smells like race season

SOMEWHERE OVER NEW FOUNDLAND // SEAT 35G — There’s nothing like an eight-hour flight to make you want to go for a run. I guess I’ll settle for writing about it. 

Race season is upon us. Sure, I do a race of some sort almost every month, but now it’s getting to the point where the weather is only half miserable, the sun is up during at least some of my workouts, and I’m out there in only two layers of clothing. There’s that spring smell, too — the one that’s heavy from winter melt but also crisp with newness. It’s fresh and familiar. It smells like playing catch, taking a long bike ride, or going on a walk, just because you feel like it. 

It’s the time of year I’m most excited to move, so when I have the opportunity, I go for it. 
On that note — I raced four times in the last month, so I have some things to share. 

Get Lucky Half Marathon // Chicago // March 12

High point: It was my best-feeling 13.1 to date, and I set a personal best pace. 

Low point: The race was about a third of a mile short.

I mean, really? I can understand being off a maybe a tenth of a mile, but why go through the trouble of making a half marathon course if you’re not actually going to check if the distance is accurate?

This is the first time I raced with a pace group, and that really made the race for me. It was chilly and windy, so having encouraging company made the time go by quickly. 

When we got to the turn around point, everyone realized the mile marker couldn’t be right. We had just passed mile 6 — there was no way we traveled a half mile before turning around. Mile 7 came up and everyone compared watch data. We were at about 6.6 miles. That discrepancy remained until the end, and everyone in our group was pissed. 

I had a disappointing experience at another race run by the same company. Others in my group said a race they put on in January was also short, and this race in 2015 was short. Of all things, when people pay to run a half marathon, they should at least get to run the accurate distance. Perhaps this is more difficult to do than I realize, but I’be never run a race that seemed so far off from the distance it was supposed to be. 

Perhaps the worst thing about that was how it affected me mentally. I knew I was on pace to run a PR, but knowing it wouldn’t be a an entire 13.1 miles totally killed my momentum. That energy you get from knowing you’re doing well is a really fragile thing. I had the excitement of a deflated balloon for the last few miles. 

Had the course been the correct distance, I easily would have finished in a personal best time. That’s still really satisfying. I was also blown away by how I felt. My coaches have had me do a lot of strength training in the off season, and holy crap, I felt the difference. I felt so confident in my stride. My usual misery in miles 8, 9 and 10 never came. I actually cruised up hills (granted, these are Chicago hills, aka small lumps in the ground) rather than my tendency to shuffle to the top. I’m really excited to see that progress.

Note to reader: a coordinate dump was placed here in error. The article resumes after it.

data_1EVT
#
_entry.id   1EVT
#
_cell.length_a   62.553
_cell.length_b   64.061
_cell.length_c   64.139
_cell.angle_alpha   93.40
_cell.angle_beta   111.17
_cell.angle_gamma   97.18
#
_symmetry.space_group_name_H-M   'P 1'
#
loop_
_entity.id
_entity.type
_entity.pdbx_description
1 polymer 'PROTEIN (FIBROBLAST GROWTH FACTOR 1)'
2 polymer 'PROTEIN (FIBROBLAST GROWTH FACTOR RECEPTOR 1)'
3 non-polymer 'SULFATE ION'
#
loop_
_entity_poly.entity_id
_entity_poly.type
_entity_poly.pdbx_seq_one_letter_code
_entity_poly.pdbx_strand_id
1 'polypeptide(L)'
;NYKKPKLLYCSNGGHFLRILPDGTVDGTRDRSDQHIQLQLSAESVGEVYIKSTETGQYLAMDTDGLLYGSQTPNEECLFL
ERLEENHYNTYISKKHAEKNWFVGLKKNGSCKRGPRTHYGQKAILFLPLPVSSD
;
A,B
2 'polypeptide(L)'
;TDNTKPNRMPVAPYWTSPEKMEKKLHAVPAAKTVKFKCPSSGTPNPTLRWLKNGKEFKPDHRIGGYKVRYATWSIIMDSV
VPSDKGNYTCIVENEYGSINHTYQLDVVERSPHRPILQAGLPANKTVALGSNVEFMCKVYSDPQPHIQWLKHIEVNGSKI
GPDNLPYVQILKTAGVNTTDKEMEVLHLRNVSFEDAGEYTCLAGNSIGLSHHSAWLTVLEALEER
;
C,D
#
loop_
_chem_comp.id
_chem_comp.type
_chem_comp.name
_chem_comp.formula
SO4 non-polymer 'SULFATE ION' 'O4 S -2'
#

Shamrock Shuffle // Chicago // April 3

High point: New 8K PR

Low point: Much cold. At least it wasn’t snowing, like it was the day before. 

Big races are fun. Sure, there are drawbacks: weaving through people going all different speeds, bottlenecks on narrow course sections, people who stutter step around corners instead of running through them. Still, I really loved being around so many people who seemed to be having a fun morning. 

A strong headwind in mile 3 sapped a lot of my energy, but I still managed to finish nearly 2 minutes faster than my last 8K (in December). That’s pretty rewarding. I had myself a little dance party afterward. It also helped me stay warm while I waited for MW to cross the finish line. 


Foodie 5K // Wheaton, Ill. // April 9

High point: Mother-daughter-sister bonding time

Low point: Wind. Hills. 

I think the last time I went to Cantigny Park was on an 8th grade field trip, so it was cool to go back and enjoy a scenic race. Of course, I had forgotten that the grounds include a golf course. Golf courses have hills. I am from Illinois — hills and I are not friends. 

You know how you want to get a little faster each mile of the race? I did not do that. The second mile of the race was not only all over those rolling golf course hills, it was also into a headwind. I didn’t have a whole lot of energy by the third mile, but even though it wasn’t my best time, I placed well: 7th female, 3rd in my age group.

LIFETIME Indoor Triathlon // Schaumburg, Ill. // April 10

High point: “Holy crap!” —the woman who recorded my bike distance

Low point: My flip turns (swimming) are a terrible joke 

As it often is in Midwestern April, it was pretty gross outside, so I didn’t mind an hour of indoor racing. Here’s how it goes: 10 minutes of swimming, 10 minute transition, 30 minutes on a spinning bike, 5 minute transition, 20 minutes on a treadmill. Go as fast and as far as you can. The more distance you cover, the more points you get. 

Cool thing: I got a lot of points. I knew I had beaten last year’s distances in each discipline (Erin & I did a LIFETIME indoor tri in January 2015), but I was psyched when they posted results a day later and I saw that I had the most points of any female. I took 4th overall. 

I WON. Whoa. I didn’t win anything, but who cares. Again, I happy danced. 

What’s even cooler is I got that result even though I raced on slightly fatigued legs after Saturday’s 5K. I definitely had the ability to run farther than I did, too, but running fast on a treadmill freaks me out. And that new Apple ad with Taylor Swift has not helped with that fear. 

So I’d say I’m really excited about where I’m at. Next up is the Grand Canyon Half Marathon, which is more for fun than anything else, but first, I’m going to go eat a lot of chocolate in Europe. 

Spring is good. 


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